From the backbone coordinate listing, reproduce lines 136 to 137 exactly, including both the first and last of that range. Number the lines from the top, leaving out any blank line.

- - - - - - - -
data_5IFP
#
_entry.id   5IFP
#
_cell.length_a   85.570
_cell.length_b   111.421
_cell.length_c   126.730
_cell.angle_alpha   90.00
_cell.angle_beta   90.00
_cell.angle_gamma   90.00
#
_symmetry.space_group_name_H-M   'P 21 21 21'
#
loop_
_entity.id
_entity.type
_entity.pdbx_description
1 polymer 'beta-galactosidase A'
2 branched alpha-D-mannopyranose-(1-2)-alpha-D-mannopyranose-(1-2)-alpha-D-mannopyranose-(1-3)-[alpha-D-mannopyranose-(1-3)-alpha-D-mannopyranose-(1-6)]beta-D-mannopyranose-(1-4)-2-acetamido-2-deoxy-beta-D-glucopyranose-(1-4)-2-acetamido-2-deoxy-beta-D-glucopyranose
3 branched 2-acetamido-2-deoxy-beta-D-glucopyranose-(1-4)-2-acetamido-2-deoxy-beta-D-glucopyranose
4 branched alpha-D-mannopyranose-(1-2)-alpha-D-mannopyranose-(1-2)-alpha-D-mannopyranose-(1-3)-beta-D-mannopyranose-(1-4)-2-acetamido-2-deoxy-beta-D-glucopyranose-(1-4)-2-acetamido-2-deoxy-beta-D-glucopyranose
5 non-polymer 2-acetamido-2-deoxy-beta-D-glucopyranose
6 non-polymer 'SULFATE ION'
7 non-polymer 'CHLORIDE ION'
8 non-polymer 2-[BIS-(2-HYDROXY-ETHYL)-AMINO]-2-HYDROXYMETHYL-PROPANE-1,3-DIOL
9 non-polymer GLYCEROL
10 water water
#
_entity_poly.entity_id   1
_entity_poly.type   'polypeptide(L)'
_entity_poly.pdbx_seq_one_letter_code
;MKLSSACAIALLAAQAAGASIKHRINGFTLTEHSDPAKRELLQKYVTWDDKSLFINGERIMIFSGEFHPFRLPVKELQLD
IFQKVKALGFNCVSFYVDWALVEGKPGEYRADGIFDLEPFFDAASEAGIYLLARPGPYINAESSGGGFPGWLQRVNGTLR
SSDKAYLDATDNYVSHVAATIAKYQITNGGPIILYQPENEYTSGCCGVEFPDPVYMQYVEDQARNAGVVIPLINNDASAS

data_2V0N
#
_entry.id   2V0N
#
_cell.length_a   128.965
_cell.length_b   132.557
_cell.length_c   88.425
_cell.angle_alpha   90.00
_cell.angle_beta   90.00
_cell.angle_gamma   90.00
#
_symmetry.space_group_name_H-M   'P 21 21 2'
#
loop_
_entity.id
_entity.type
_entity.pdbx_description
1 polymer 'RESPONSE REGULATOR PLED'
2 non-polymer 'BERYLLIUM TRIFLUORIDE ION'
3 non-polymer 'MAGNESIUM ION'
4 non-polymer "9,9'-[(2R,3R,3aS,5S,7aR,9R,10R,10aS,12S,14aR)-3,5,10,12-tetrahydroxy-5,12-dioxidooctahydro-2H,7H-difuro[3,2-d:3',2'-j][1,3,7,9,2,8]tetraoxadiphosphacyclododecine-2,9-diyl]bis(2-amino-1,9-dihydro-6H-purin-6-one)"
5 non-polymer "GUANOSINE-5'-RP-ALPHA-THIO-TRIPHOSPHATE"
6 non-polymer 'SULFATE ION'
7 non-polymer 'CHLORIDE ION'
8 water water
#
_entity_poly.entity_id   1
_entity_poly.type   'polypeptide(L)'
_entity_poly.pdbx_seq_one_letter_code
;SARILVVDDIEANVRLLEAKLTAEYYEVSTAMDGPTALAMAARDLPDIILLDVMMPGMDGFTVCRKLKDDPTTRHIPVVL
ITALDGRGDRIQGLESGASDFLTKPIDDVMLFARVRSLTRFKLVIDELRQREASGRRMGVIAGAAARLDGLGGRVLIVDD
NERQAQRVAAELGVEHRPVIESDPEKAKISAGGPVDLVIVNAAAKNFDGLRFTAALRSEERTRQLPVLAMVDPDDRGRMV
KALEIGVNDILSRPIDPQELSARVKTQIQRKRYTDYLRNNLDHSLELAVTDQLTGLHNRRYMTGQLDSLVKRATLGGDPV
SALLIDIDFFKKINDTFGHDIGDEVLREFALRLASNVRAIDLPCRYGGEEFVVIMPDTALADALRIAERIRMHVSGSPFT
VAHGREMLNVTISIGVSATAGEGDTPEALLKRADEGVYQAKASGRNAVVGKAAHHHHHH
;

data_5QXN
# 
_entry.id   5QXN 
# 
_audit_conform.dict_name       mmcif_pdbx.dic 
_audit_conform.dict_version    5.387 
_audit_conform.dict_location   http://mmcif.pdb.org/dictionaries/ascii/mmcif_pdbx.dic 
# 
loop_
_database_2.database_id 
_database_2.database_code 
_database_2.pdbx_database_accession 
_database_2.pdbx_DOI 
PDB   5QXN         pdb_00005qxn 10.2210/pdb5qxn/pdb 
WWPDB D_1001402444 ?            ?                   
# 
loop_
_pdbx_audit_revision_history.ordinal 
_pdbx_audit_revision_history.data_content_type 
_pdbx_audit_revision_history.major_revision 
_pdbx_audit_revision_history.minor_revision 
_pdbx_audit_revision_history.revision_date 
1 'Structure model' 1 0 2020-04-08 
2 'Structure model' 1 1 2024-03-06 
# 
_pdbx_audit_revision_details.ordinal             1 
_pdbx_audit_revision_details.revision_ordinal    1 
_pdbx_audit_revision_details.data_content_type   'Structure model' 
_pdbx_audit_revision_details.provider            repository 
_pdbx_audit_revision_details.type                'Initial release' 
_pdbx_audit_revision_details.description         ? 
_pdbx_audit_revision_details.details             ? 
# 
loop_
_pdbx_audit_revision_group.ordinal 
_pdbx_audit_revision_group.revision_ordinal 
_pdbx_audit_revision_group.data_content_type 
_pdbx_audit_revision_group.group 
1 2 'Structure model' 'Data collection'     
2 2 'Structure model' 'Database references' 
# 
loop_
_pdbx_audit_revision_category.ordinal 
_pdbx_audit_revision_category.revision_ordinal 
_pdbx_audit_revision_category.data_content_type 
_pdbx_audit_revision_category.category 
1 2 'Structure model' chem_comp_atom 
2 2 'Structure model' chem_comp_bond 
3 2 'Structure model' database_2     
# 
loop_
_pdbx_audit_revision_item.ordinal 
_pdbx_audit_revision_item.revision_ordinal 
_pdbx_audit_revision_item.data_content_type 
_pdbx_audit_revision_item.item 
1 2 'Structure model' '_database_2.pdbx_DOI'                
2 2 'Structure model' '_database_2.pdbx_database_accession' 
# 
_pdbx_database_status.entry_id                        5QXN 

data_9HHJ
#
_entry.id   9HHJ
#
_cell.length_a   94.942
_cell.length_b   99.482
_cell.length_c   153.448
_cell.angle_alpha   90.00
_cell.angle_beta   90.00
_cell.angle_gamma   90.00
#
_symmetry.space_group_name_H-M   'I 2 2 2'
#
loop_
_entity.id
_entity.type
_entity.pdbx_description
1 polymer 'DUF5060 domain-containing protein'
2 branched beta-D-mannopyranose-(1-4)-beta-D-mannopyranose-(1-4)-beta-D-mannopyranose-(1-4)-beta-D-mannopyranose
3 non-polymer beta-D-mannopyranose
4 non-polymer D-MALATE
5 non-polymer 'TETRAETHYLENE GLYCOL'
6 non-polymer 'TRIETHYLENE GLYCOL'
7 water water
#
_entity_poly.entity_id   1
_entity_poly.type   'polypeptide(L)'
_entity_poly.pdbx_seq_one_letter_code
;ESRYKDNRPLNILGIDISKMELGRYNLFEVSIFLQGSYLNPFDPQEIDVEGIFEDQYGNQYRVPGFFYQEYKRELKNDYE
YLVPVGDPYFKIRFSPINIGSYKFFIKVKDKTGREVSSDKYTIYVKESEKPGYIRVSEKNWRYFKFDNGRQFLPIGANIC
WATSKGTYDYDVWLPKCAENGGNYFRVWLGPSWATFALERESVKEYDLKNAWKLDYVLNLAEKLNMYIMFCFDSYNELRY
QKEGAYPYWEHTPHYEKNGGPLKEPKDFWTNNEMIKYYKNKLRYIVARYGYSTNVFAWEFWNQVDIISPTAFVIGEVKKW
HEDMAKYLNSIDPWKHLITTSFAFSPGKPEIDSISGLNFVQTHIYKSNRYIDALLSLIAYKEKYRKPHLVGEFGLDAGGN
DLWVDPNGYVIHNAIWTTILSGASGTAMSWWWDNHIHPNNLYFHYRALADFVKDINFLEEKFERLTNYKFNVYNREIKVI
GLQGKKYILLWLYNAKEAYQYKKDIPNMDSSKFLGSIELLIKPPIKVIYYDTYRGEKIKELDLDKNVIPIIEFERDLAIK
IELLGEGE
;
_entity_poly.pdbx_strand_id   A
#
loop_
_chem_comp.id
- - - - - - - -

_cell.length_c   153.448
_cell.angle_alpha   90.00